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“It’s not what you do, it’s the way that you do it…

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In Proposals

To quote the doyens of 80’s pop. There’s a lot of truth in the statement, particularly when it comes to transformational change.

Most companies aspire to improving win rates. Many of them invest thousands of their hard earned profits in trying to attain that nirvana yet very few of them actually achieve it on an enduring basis.


Very often it’s not due to the ‘what’ – companies spend a lot of time coming up with worthy and credible strategies – more often it’s down to the ‘way that they do it’.

The 4 Disciplines of Execution by Chris McChesney, Sean Covey and Jim Huling explores the common traits of successful transformation programmes. All are concerned with the how, not the what.

How can we apply the 4 principles to the bidding environment?

  1. Focus on wildly important goals (WIGs) – recognise that the ‘urgent’ will always trump the ‘important’, so no matter how important the new way of doing things, the day job will always get in the way. Pick a small number of bidding capability improvements to really concentrate on rather than trying to boil the ocean. Then…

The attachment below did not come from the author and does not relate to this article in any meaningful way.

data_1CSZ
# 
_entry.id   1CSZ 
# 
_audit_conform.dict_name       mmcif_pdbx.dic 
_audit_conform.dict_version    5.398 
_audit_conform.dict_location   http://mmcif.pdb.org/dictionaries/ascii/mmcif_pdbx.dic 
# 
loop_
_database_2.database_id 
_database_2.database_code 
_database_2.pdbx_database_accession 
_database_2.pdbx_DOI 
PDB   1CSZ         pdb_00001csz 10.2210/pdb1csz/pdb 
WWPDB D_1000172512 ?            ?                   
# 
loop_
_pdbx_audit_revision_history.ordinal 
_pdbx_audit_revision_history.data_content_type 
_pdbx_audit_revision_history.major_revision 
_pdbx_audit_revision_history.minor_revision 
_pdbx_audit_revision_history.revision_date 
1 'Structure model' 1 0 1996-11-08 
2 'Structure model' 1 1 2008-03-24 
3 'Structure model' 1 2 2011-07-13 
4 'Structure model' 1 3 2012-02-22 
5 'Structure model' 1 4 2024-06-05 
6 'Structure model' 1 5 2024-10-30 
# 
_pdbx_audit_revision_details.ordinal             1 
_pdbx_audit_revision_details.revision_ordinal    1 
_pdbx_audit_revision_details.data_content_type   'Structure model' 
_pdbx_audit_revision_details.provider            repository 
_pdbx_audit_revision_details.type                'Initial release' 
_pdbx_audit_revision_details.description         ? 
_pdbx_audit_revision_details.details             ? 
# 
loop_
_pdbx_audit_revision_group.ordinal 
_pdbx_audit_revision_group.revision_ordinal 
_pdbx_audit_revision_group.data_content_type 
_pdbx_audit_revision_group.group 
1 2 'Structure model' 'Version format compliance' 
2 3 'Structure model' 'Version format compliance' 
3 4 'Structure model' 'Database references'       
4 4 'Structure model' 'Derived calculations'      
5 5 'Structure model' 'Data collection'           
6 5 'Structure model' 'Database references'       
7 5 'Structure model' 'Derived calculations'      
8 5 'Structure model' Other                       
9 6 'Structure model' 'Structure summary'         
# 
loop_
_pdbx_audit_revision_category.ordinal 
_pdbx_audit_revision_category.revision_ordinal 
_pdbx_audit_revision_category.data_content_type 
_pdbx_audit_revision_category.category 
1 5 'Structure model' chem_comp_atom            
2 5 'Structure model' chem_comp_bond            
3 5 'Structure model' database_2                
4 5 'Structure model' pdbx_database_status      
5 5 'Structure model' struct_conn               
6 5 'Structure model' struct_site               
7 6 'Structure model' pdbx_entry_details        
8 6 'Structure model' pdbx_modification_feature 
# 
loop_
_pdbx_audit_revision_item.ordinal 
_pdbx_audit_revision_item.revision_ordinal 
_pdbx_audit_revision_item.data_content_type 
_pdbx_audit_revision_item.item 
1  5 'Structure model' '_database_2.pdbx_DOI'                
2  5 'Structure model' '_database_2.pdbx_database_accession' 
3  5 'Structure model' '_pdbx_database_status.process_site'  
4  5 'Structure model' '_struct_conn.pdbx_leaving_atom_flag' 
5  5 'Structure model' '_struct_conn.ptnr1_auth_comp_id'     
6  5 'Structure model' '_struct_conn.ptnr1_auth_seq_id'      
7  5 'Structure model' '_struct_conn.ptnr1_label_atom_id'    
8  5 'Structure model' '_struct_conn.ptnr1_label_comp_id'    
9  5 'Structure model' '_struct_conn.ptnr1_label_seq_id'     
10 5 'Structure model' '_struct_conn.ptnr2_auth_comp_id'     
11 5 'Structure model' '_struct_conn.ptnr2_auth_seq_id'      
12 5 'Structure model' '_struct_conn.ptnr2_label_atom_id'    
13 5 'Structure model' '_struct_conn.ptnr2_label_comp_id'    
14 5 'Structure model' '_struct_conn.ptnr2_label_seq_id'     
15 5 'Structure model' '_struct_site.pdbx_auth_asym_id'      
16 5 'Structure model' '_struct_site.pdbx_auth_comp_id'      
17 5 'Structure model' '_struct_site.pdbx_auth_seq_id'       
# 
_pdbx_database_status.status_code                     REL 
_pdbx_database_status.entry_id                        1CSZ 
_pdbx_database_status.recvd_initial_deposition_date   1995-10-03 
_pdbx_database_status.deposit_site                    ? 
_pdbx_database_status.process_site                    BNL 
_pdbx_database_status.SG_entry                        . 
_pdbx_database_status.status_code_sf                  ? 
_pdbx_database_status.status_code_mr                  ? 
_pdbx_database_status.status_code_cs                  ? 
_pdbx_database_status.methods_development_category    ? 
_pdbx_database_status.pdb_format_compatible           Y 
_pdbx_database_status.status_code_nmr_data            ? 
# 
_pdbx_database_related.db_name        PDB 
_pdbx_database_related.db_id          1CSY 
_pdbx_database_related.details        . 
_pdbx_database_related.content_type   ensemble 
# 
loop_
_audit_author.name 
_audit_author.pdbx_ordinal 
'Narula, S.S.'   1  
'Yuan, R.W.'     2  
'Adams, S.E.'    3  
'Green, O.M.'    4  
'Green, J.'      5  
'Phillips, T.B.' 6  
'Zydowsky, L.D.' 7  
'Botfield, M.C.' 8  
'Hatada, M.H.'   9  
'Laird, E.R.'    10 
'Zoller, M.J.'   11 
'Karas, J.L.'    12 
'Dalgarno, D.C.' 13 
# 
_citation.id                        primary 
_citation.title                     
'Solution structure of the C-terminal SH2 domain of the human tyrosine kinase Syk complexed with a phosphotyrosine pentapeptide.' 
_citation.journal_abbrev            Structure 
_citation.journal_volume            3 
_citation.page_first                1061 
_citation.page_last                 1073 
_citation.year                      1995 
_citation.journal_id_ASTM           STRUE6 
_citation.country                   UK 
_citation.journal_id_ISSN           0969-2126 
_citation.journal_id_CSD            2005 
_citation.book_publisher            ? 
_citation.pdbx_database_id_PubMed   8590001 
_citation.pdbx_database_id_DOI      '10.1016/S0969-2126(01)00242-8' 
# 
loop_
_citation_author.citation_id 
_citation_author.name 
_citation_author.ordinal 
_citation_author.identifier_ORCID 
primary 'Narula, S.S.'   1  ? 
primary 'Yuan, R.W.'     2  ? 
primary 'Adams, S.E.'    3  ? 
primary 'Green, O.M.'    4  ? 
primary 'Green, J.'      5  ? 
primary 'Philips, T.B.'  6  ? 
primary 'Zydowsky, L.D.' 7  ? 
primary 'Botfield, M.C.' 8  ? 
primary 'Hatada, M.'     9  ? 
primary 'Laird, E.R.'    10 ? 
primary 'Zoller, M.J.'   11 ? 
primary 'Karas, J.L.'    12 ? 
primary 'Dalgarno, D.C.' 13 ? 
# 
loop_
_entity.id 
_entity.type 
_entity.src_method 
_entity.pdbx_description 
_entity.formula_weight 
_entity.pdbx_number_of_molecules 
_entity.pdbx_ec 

2. Develop a set of lead measuresthat the bid team can influence and are predictors of performance. For example, Win Rates are a standard way of measuring success. But, Win Rates are a lag measure and as such is of little use in helping to predict the successful outcome of an individual bid.
  3. Use a scoreboardto show how you are doing against your lead measures. In bidding terms this may mean a visible programme plan that all team members have access to and against which…
  4. Team members are held accountablein a regular drumbeat of progress meetings. Not the long drawn out sort where people are invited to waffle on about what they are doing. Rather, short, focused sessions where members say how they have achieved this week’s WIG, what’s stopping achievement of targets and how they will achieve next week’s target.

The challenge for bidding professionals, is how to tailor these principles of execution into change programmes that support, rather than derail, the pressurised day job of getting proposals out of the door.

...and that’s what gets results”.

Bid management and rock and roll – whatever next!

Image sourced from The Guardian

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